Hiring Librarians has documented responses from hiring managers claiming students in online programs cannot work in teams or learn effectively, when many students choose online programs for the exact opposite reasons. As with myths about poverty which overshadow the well-established resourcefulness of poor students, online MLIS students are dismissed as asocial and not “team players”. Bias against online MLIS students is especially harmful to rural and underfunded libraries, in light of the geography of MLIS-holders (Sin, 2011).

    The reality of post-MLIS education includes thousands of webinars, MOOCs, chats, listservs, virtual meetings, systems work, and other collaborative technologies. Suggesting online programs lack rigor or cannot result in “real” learning is harmful, technophobic, and helps maintain the whiteness of academic libraries. This attitude favors applicants with the wealth and time to enroll in face to face programs, even though very little of their development as librarians occurs in lecture style, classroom settings. “Candidates must prove that they want it enough, prove that they are ‘the best’, where ‘the best’ sometimes just means the most willing and able to work for free” (Hudson, 2014).

    Conspicuous leisure manifests in the time lost learning to perform whiteness and the wealth required to do so effectively. Unpack for a moment what the notion of being “put together” professionally involves: hairstyles, makeup, becoming comfortable in costuming which may or may not be designed for our bodies, voice coaching to eliminate accents and modify tone, time for exercise to appear “healthy”, orthopedics to address poor posture, orthodontics and teeth whitening, eye contacts if our lenses distort our appearance, concealing body modifications, and the countless ways marginalized librarians modify gesture, develop behavioral scripts, and otherwise conceal their authentic selves in the interest of survival.

    Favoring applications with access to time and wealth is a larger manifestation of problems in hiring for libraries: we choose people like us because it is easy, rather than advocating for different views by picking “unfamiliar” candidates who might interrogate the processes. This manifests in micro (but no less harmful) aggressions if librarians who aren’t white and middle class manage to get hired and do not perform to “model minority” standards or otherwise refuse to sit quietly. “Our reviews are full of words like ‘shrill’, ‘abrasive’, ‘hard to work with’, ‘not a team player’, and ‘difficult’. We’re encouraged to be nicer and less intimidating and more helpful. Action items and measurable metrics are nowhere to be found.” (tableflip.club)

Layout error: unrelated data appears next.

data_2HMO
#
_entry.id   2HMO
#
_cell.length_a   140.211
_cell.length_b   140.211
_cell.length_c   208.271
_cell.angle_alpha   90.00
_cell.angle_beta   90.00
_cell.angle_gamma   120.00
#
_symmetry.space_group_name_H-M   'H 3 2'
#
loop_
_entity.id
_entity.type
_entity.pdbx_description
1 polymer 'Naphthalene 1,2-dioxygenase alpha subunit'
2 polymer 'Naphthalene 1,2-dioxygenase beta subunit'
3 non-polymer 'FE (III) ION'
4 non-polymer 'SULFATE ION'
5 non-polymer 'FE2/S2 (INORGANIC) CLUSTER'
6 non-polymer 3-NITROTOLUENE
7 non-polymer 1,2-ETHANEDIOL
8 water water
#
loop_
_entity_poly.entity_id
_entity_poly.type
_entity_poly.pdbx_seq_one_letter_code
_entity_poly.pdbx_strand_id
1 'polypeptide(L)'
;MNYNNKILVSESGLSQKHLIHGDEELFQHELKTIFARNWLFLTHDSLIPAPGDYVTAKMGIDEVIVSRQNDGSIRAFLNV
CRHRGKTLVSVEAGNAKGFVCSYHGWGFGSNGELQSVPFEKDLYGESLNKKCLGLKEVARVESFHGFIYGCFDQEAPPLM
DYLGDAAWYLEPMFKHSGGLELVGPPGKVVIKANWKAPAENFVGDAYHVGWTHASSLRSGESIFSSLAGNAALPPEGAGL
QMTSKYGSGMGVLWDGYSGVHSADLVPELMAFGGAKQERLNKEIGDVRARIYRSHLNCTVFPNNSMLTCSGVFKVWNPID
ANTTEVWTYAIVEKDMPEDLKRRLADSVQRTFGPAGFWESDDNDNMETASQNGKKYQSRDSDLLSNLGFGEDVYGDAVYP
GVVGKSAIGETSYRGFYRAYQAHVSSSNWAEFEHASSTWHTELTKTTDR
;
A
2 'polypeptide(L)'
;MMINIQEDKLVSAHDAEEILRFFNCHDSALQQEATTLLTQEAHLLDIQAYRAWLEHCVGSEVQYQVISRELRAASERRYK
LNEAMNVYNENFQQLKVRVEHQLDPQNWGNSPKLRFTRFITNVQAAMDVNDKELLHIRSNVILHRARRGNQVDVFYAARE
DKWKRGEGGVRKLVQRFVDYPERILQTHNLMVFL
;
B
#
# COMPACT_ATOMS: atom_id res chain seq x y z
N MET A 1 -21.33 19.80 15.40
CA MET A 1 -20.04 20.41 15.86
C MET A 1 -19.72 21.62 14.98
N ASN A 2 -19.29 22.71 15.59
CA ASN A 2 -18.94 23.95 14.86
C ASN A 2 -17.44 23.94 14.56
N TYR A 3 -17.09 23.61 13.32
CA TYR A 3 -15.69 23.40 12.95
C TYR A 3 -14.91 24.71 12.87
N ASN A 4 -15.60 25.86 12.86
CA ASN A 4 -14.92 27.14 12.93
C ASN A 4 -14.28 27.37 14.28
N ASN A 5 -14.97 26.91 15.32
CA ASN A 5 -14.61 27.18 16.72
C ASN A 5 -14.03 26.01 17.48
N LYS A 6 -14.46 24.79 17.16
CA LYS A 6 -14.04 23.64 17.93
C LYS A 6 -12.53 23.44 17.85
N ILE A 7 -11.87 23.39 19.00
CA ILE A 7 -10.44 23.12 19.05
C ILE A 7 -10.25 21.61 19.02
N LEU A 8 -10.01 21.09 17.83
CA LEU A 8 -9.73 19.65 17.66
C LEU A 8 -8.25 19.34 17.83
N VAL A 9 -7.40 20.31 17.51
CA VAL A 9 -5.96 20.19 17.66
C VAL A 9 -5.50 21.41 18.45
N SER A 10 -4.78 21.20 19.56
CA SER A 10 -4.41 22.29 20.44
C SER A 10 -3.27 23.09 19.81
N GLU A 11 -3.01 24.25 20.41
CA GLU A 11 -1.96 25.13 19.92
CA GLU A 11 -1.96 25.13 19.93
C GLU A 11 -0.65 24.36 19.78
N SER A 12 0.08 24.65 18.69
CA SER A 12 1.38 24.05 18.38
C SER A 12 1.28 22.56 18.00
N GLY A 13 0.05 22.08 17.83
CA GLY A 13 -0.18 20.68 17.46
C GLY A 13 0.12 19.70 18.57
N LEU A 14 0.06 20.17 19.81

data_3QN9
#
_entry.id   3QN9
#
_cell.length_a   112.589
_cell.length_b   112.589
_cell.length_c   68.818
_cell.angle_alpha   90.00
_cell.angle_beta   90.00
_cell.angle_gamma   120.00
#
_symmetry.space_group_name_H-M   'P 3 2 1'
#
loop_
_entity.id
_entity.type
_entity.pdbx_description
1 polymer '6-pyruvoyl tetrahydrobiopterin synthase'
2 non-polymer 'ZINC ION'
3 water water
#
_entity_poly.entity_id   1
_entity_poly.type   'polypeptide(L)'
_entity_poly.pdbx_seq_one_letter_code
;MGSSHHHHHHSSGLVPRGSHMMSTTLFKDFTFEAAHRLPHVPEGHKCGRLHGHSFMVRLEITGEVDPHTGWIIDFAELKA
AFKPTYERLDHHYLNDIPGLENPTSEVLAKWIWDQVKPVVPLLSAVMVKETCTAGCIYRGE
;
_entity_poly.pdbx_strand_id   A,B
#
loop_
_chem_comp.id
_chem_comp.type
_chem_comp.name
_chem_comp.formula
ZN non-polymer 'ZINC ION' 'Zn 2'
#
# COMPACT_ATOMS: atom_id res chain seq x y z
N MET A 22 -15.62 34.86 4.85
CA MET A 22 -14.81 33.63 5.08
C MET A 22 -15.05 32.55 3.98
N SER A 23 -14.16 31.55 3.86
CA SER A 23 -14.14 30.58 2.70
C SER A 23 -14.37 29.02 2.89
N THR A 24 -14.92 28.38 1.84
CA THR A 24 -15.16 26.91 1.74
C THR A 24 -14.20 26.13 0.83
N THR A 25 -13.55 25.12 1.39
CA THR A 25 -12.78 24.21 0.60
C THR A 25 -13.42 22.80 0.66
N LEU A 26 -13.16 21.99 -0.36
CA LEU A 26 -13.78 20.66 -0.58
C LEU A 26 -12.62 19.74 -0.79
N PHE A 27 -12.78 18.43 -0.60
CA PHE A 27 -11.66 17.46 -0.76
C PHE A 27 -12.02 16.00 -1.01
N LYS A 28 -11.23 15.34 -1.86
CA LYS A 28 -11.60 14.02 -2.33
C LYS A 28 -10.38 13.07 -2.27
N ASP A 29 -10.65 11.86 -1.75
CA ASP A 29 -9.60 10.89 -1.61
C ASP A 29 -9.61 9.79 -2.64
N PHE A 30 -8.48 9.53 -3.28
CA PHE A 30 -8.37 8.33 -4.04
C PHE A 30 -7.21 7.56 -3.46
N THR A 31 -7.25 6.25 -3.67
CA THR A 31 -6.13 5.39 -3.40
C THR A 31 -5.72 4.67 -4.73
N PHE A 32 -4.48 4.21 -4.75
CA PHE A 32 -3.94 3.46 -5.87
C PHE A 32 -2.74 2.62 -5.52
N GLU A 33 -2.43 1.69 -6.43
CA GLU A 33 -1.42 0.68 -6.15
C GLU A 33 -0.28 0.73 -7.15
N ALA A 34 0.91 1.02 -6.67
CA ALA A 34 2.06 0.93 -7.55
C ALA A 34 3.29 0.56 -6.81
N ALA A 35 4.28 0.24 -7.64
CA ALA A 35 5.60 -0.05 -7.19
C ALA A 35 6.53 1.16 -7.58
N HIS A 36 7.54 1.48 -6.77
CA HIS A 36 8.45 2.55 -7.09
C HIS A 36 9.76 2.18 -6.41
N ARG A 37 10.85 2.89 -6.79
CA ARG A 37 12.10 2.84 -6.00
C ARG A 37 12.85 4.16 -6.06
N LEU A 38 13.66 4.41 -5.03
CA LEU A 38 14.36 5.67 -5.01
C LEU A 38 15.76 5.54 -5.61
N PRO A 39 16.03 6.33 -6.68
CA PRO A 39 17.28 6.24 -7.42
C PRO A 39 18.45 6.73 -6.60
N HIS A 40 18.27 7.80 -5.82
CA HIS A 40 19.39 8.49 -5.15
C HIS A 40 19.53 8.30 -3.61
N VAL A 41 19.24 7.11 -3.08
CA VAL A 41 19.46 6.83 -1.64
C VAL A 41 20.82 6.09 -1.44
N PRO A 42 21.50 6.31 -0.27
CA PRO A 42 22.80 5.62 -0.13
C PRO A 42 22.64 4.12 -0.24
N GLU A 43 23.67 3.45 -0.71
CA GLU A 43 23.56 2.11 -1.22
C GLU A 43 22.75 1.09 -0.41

For marginalized librarians, the successful performance of whiteness may include integrating aspects of the self which allow White Saviors to feel good: I am resilient; I overcome; I have transcended my station. Such gestures convey applicants understand the rules of whiteness and hidden curriculum of the academy. Strategically revealed narratives of working nonstandard hours, surviving “bad” neighborhoods, single parents, holding multiple jobs while attending school, and similar stories can become currency in white culture (Cecire, 2015).

    White culture embraces stories of overcoming intense odds while learning to perform whiteness, in the same way it creates and consumes stories of poverty tourism and role play for self-promotion: food stamp challenges, homeless awareness “sleep outs”, and the ever-expanding White Savior industrial complex. Recently, these stories have migrated away from individual librarians to libraries as institutions: media coverage of uprisings in Ferguson, Baltimore, and others center the library as a character in resiliency narratives. While the institution benefits in the short term from increased attention and support, this reinforces an ongoing messaging problem: libraries are most visible in the context of state sponsored violence. Libraries cannot simply possess inherent value, they must be framed as populist defenders or as sanctuary. Above all else they must struggle.

    By contrast, librarianship assumes access to wealth or tolerance for debt to afford tuition, professional membership, and service opportunities. If I activate my American Library Association membership for all divisions and sections applicable for my job, the annual fee would come to $223 USD. This does not include conference registration fees, travel costs, a safe place to rest, or food. Activity in local and regional groups varies in cost, depending on the organization’s philosophy.

    Competitiveness in the current job market requires at minimum a well-placed practicum experience conducting librarian level work, but only students with access to money can afford to take an unpaid internship. Galleries, libraries, archives, and museums throughout the United States continue exploiting unpaid labor, insuring the pool of well-qualified academic librarians skews white and middle class.